22 April 2022

Federal Agency Seeks Input On Transformation Of Pesticide Regulation In Canada

Osler, Hoskin & Harcourt LLP


Osler is a leading law firm with a singular focus – your business. Our collaborative “one firm” approach draws on the expertise of over 400 lawyers to provide responsive, proactive and practical legal solutions driven by your business needs. It’s law that works.
On March 21, 2022, Health Canada's Pest Management Regulatory Agency (PMRA) announced a targeted review of the Pest Control Products Act...
Canada Environment
To print this article, all you need is to be registered or login on

On March 21, 2022, Health Canada's Pest Management Regulatory Agency (PMRA) announced a targeted review of the Pest Control Products Act, as detailed in the "Discussion Document DIS2022-01: Further strengthening protection of health and the environment: Targeted review of the Pest Control Products Act" (the Discussion Document). The PMRA is currently soliciting feedback from stakeholders as the PMRA "develops advice for the Government on possible legislative amendments."

This Osler Update discusses the targeted review process, outlines key takeaways from the Discussion Document and considers implications for stakeholders.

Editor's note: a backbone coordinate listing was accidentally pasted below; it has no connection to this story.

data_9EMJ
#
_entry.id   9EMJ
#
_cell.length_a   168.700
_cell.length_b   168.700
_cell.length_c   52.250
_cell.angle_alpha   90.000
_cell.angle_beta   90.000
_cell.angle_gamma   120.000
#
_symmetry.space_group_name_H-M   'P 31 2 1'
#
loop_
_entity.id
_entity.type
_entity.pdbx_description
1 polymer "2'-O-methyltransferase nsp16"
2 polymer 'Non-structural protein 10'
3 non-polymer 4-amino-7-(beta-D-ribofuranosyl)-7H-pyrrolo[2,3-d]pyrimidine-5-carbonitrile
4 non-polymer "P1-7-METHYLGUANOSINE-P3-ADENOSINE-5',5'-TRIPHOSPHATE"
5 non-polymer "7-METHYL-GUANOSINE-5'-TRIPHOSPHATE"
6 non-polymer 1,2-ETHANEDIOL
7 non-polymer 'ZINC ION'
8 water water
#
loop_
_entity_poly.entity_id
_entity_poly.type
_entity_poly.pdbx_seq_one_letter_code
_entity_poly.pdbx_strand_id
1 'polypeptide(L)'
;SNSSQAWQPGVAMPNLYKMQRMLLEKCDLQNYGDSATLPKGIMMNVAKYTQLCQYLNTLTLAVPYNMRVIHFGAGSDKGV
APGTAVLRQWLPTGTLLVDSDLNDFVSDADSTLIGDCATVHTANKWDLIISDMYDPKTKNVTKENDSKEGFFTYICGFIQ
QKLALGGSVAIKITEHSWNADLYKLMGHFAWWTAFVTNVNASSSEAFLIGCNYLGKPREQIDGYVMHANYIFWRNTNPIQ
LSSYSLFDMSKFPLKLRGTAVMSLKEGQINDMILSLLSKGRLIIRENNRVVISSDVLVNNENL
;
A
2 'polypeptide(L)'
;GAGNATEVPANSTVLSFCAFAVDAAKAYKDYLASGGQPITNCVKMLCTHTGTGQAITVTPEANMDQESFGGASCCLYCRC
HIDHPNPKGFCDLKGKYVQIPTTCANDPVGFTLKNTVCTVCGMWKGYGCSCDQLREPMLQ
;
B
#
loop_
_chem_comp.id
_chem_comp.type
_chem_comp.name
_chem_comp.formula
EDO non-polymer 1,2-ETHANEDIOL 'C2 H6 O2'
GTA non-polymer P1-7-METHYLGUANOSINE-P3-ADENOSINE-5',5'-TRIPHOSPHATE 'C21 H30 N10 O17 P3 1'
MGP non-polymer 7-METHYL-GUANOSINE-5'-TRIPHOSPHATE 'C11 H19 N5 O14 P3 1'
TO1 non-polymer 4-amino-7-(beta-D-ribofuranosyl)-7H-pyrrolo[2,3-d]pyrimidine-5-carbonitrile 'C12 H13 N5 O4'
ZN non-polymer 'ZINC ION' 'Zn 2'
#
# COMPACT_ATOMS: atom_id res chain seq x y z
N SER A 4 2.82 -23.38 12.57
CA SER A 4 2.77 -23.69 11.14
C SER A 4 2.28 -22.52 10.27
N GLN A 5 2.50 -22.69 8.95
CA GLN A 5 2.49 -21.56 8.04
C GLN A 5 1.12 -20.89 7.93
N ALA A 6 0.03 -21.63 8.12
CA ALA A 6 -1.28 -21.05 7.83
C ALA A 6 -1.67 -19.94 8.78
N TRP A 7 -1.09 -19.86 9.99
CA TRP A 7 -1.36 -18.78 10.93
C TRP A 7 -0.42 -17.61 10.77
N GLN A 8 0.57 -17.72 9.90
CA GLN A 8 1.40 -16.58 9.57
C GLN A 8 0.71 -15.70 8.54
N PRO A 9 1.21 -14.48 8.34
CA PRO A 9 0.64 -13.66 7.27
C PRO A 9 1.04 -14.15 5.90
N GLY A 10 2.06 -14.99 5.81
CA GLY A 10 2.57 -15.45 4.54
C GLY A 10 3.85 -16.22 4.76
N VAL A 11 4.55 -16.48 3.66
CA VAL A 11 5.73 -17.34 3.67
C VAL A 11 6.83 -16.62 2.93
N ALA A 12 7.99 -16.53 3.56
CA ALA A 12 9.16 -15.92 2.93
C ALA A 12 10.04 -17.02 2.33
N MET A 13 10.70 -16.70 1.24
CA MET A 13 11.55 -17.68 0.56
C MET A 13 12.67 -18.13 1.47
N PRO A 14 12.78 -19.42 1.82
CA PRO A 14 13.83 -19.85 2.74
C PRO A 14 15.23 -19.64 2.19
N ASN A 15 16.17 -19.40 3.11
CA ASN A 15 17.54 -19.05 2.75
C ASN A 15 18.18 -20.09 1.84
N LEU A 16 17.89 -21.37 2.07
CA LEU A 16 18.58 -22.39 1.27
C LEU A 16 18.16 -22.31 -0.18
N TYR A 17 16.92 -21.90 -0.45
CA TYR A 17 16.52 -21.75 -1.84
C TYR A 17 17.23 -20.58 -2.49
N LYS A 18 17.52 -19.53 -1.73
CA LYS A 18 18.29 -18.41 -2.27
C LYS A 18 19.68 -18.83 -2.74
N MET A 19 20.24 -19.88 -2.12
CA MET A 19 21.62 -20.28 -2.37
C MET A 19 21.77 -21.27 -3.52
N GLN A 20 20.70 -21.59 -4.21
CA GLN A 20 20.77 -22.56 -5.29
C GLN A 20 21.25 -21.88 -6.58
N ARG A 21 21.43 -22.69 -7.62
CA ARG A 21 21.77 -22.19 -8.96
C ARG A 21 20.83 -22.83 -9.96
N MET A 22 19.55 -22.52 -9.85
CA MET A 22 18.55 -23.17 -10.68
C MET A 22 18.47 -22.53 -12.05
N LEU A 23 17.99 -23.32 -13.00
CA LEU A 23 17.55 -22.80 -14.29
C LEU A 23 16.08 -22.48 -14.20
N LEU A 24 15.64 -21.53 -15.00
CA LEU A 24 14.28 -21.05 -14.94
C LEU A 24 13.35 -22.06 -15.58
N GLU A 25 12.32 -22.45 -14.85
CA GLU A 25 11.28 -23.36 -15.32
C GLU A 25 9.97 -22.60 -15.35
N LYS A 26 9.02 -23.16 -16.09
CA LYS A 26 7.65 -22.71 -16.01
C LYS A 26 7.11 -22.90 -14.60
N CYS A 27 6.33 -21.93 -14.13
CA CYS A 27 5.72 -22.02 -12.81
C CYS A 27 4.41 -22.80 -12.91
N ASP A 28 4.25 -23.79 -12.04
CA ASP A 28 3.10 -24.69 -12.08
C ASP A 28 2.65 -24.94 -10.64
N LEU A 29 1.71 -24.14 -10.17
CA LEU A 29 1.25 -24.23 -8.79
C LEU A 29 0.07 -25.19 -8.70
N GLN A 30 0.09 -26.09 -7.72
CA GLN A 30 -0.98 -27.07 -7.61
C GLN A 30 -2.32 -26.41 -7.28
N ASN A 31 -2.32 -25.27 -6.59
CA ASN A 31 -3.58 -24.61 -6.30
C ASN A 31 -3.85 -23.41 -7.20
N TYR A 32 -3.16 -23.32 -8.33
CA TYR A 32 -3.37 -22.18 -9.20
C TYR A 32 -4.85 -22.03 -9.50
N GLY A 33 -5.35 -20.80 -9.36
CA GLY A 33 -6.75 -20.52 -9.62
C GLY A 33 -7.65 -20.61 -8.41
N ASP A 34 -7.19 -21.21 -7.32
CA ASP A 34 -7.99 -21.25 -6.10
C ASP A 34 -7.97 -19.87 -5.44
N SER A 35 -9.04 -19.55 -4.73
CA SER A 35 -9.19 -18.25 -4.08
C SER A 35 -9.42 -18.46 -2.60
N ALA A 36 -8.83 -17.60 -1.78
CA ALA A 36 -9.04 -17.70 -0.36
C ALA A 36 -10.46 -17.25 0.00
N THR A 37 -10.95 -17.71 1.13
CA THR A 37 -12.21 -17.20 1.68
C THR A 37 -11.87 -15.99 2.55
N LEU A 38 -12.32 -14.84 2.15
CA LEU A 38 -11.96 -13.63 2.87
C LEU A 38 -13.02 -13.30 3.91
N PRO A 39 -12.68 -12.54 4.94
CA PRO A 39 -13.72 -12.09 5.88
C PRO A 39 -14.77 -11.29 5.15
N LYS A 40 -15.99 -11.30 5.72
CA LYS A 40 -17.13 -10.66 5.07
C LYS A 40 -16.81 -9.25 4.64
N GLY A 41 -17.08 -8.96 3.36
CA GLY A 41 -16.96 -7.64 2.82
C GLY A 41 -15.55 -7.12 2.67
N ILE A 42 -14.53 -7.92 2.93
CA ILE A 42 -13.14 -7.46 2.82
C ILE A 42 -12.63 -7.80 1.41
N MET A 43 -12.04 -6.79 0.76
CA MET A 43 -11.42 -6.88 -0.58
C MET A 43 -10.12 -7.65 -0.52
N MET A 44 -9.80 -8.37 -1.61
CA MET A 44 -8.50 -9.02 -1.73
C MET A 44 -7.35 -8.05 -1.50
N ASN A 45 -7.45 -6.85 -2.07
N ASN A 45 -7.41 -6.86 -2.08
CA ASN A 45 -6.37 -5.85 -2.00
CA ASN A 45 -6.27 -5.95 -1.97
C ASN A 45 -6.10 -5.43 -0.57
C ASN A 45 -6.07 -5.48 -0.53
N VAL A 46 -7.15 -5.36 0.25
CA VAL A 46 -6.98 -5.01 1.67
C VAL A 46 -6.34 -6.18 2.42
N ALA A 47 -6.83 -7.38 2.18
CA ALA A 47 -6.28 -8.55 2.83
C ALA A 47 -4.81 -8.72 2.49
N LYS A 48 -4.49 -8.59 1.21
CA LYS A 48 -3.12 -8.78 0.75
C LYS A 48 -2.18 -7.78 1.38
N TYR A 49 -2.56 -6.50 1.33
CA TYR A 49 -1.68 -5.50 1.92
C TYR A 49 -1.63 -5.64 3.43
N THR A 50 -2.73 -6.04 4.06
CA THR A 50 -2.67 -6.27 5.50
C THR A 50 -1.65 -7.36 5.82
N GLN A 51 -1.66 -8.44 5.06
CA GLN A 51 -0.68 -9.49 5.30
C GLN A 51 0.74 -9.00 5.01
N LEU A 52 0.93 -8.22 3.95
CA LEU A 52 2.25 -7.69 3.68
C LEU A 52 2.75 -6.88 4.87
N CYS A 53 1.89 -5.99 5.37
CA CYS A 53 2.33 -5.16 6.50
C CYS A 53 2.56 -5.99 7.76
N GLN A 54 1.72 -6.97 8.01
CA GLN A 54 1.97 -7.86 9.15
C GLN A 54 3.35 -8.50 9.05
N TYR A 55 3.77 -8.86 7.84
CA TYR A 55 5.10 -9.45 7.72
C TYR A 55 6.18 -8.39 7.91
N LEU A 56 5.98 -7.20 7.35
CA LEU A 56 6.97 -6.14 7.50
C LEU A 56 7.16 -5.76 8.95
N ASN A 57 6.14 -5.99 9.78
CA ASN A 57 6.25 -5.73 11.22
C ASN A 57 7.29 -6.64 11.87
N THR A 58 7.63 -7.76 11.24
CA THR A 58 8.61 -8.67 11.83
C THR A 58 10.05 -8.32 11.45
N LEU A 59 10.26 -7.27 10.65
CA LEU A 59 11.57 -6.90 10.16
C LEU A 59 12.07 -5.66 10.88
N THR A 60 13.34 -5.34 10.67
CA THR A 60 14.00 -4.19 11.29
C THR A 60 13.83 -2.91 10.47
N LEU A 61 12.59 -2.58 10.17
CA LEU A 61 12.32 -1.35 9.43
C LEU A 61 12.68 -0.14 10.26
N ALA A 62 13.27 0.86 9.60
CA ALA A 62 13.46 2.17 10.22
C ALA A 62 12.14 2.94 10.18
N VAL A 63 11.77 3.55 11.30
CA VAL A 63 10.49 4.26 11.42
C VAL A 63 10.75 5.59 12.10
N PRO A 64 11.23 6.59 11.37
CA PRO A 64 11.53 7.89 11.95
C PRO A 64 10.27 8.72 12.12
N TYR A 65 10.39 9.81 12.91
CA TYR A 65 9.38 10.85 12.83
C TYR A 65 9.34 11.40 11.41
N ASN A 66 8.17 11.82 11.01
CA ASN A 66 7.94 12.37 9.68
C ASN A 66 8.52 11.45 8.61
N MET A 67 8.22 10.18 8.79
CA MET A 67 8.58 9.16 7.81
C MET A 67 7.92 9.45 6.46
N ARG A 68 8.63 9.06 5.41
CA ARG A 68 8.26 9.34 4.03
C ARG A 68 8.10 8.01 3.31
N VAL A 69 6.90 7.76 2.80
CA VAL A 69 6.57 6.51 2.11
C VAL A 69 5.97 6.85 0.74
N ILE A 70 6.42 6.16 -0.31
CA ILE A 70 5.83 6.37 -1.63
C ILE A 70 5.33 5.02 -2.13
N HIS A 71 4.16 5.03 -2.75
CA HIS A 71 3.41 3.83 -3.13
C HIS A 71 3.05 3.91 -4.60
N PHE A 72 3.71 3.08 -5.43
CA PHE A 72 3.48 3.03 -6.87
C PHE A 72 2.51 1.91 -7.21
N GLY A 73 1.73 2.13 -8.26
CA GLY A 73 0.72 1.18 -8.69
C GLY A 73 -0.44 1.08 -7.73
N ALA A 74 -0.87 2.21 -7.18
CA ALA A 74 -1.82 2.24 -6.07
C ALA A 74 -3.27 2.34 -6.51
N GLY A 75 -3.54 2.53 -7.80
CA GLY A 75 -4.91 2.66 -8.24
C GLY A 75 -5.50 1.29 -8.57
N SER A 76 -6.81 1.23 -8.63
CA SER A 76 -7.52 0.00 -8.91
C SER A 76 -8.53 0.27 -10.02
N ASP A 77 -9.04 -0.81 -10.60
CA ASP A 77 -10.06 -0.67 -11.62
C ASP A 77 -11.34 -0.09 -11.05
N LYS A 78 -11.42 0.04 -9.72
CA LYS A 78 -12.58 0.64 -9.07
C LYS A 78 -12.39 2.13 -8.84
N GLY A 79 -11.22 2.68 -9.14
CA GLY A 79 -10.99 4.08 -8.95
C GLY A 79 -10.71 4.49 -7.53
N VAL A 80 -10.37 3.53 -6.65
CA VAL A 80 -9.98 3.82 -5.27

The PMRA is the federal regulatory authority in Canada responsible for the regulation of pesticides (pest control products), deriving its authority from the Pest Control Products Act (the Act) and its regulations, including the Pest Control Products Regulations.

All pesticides manufactured, imported, distributed or used in Canada must be registered by the PMRA or be otherwise authorized under the Act. The Act currently requires that all pesticides be re-evaluated on a 15-year cycle and gives the Minister of Health the authority to remove a pesticide from the Canadian market if the risks associated with the product are not acceptable. The Act also includes provisions aimed at ensuring transparency in the pesticide regulatory regime and requiring consultation on major pesticide registration and re-evaluation decisions (as well as on policies, guidelines and codes of practice related to pesticide regulation).

Between 2018 and 2020, the PMRA undertook consultations to obtain feedback on the Act and the PMRA. Building from that consultation process, the PMRA is now embarking on a "Transformation Agenda" that is built on "4 pillars of action":

  • improved transparency
  • increased use of real-world data and independent advice
  • strengthened human health and environmental protection through modernized pesticide business processes
  • targeted review of the Act

To help inform the PMRA's targeted review, the Discussion Document sets out a framework for stakeholders to provide feedback to the PMRA on potential legislative and policy changes.

Discussion Document: the PMRA's targeted review of the Act

The Discussion Document is structured around three objectives:

  1. strengthening human health and environmental protection by modernizing business processes governing pesticide reviews
  2. improving transparency and stakeholder accessibility to information to increase participation in decision-making